Phonological disorders in children: Changes in phonological process use during treatment
Article first published online: 24 MAR 2011
1989 Royal College of Speech & Language Therapists
International Journal of Language & Communication Disorders
Volume 24, Issue 3, pages 333–352, December 1989
How to Cite
Dodd, B. and Lacano, T. (1989), Phonological disorders in children: Changes in phonological process use during treatment. International Journal of Language & Communication Disorders, 24: 333–352. doi: 10.3109/13682828909019894
- Issue published online: 24 MAR 2011
- Article first published online: 24 MAR 2011
- Received November 15 1988; revised version received May 25 1989.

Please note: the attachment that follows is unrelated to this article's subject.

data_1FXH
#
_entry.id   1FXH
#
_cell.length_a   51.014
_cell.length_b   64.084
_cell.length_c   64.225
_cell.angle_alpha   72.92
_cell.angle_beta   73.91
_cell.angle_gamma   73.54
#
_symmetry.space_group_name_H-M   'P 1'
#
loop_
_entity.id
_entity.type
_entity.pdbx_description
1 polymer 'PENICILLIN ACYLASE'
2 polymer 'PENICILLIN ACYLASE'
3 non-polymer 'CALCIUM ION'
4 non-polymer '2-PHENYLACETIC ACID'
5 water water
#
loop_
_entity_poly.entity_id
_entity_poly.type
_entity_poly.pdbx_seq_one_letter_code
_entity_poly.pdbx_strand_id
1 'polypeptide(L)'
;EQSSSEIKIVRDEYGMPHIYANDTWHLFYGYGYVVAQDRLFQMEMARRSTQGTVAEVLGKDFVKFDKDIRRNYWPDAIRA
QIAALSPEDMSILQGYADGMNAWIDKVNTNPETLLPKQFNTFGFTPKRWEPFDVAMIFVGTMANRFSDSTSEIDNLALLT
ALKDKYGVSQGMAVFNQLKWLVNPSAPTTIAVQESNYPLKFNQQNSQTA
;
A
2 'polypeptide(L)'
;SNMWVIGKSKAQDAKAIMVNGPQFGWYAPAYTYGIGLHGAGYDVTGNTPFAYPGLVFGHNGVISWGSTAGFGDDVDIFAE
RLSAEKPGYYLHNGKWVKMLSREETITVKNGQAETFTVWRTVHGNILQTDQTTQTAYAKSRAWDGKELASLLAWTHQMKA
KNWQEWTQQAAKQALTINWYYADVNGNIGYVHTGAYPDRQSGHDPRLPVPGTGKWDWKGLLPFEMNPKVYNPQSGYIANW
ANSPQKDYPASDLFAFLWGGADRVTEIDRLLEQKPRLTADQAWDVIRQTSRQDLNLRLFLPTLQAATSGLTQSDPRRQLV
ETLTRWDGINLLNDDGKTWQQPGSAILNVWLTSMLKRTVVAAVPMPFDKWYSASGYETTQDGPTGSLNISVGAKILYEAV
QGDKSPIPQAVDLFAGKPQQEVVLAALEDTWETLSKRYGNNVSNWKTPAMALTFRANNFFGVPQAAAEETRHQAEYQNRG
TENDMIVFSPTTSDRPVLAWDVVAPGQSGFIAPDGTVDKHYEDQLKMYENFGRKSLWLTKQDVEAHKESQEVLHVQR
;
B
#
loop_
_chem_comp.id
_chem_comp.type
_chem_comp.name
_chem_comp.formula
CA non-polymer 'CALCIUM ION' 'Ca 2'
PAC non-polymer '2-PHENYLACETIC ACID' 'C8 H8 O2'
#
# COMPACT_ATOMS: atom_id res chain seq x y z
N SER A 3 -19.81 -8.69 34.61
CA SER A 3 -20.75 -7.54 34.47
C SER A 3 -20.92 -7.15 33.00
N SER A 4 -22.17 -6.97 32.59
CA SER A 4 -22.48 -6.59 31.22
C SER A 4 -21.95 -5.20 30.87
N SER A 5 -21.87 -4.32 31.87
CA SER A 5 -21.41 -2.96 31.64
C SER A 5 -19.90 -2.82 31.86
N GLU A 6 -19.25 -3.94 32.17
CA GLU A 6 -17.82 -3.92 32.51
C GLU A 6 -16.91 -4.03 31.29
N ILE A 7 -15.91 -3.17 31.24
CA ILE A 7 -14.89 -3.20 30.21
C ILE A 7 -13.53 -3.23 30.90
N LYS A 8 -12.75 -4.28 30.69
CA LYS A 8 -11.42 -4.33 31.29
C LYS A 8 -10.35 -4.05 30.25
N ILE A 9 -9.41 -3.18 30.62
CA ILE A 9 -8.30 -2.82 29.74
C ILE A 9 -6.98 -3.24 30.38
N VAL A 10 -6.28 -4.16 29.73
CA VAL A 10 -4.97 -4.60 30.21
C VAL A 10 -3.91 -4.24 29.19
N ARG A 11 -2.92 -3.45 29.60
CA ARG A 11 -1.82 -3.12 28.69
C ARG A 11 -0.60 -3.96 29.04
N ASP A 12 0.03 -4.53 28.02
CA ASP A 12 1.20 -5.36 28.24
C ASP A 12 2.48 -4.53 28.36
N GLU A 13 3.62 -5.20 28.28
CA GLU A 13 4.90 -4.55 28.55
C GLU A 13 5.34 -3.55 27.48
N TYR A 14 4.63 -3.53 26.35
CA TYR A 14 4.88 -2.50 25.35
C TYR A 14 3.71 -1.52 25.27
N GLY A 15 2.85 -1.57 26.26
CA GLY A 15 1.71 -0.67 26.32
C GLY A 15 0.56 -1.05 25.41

- phonological disorders;
- phonological learning strategy
Unintelligible speech in childhood is often characterised by the use of unusual or deviant (i.e. non-developmental) phonological processes, e.g. initial consonant deletion. These processes are reported to appear at speech onset and to undergo little spontaneous change during the preschool years. The study reported here documents the changes that occurred in the phonological systems of seven phonologically disordered children during remediation that targeted unusual phonological processes. Qualitative changes in phonological process use were observed for all children. Six of the children made quantitative improvement in terms of the percentage consonants produced correctly in spontaneous speech. Individual differences in phonological learning strategy use are described.